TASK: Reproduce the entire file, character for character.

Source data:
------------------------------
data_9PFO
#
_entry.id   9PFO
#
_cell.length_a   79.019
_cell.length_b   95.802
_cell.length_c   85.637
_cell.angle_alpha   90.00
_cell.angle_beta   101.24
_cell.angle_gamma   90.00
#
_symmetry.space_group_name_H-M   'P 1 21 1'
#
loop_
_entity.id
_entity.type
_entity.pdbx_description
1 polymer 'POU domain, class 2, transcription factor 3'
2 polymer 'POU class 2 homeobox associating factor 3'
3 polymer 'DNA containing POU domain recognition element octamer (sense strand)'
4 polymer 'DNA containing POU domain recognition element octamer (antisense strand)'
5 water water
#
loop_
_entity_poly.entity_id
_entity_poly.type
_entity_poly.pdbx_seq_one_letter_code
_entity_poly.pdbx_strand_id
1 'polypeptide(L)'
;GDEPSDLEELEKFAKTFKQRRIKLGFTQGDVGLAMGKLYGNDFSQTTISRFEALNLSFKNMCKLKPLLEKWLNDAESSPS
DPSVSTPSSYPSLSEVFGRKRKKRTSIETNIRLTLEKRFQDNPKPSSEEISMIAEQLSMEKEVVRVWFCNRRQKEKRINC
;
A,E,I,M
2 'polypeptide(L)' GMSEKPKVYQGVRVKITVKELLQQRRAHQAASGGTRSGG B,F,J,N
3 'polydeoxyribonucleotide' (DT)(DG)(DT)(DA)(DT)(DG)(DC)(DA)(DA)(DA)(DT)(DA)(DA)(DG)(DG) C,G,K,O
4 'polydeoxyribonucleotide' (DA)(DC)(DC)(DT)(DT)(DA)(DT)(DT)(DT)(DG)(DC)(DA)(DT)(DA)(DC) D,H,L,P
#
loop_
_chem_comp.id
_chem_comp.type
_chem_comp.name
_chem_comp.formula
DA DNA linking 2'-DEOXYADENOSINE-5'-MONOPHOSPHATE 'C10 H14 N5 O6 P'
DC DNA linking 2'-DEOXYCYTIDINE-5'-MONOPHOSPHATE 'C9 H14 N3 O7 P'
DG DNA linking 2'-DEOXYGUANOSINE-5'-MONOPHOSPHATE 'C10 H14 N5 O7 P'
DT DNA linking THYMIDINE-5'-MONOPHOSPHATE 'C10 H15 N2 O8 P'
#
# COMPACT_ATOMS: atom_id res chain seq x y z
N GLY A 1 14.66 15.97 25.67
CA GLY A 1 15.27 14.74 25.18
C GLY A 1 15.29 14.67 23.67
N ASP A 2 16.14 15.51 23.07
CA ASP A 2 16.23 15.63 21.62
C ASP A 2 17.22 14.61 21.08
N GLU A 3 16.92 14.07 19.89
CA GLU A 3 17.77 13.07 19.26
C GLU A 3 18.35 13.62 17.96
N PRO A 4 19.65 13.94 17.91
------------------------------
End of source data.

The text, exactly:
data_9PFO
#
_entry.id   9PFO
#
_cell.length_a   79.019
_cell.length_b   95.802
_cell.length_c   85.637
_cell.angle_alpha   90.00
_cell.angle_beta   101.24
_cell.angle_gamma   90.00
#
_symmetry.space_group_name_H-M   'P 1 21 1'
#
loop_
_entity.id
_entity.type
_entity.pdbx_description
1 polymer 'POU domain, class 2, transcription factor 3'
2 polymer 'POU class 2 homeobox associating factor 3'
3 polymer 'DNA containing POU domain recognition element octamer (sense strand)'
4 polymer 'DNA containing POU domain recognition element octamer (antisense strand)'
5 water water
#
loop_
_entity_poly.entity_id
_entity_poly.type
_entity_poly.pdbx_seq_one_letter_code
_entity_poly.pdbx_strand_id
1 'polypeptide(L)'
;GDEPSDLEELEKFAKTFKQRRIKLGFTQGDVGLAMGKLYGNDFSQTTISRFEALNLSFKNMCKLKPLLEKWLNDAESSPS
DPSVSTPSSYPSLSEVFGRKRKKRTSIETNIRLTLEKRFQDNPKPSSEEISMIAEQLSMEKEVVRVWFCNRRQKEKRINC
;
A,E,I,M
2 'polypeptide(L)' GMSEKPKVYQGVRVKITVKELLQQRRAHQAASGGTRSGG B,F,J,N
3 'polydeoxyribonucleotide' (DT)(DG)(DT)(DA)(DT)(DG)(DC)(DA)(DA)(DA)(DT)(DA)(DA)(DG)(DG) C,G,K,O
4 'polydeoxyribonucleotide' (DA)(DC)(DC)(DT)(DT)(DA)(DT)(DT)(DT)(DG)(DC)(DA)(DT)(DA)(DC) D,H,L,P
#
loop_
_chem_comp.id
_chem_comp.type
_chem_comp.name
_chem_comp.formula
DA DNA linking 2'-DEOXYADENOSINE-5'-MONOPHOSPHATE 'C10 H14 N5 O6 P'
DC DNA linking 2'-DEOXYCYTIDINE-5'-MONOPHOSPHATE 'C9 H14 N3 O7 P'
DG DNA linking 2'-DEOXYGUANOSINE-5'-MONOPHOSPHATE 'C10 H14 N5 O7 P'
DT DNA linking THYMIDINE-5'-MONOPHOSPHATE 'C10 H15 N2 O8 P'
#
# COMPACT_ATOMS: atom_id res chain seq x y z
N GLY A 1 14.66 15.97 25.67
CA GLY A 1 15.27 14.74 25.18
C GLY A 1 15.29 14.67 23.67
N ASP A 2 16.14 15.51 23.07
CA ASP A 2 16.23 15.63 21.62
C ASP A 2 17.22 14.61 21.08
N GLU A 3 16.92 14.07 19.89
CA GLU A 3 17.77 13.07 19.26
C GLU A 3 18.35 13.62 17.96
N PRO A 4 19.65 13.94 17.91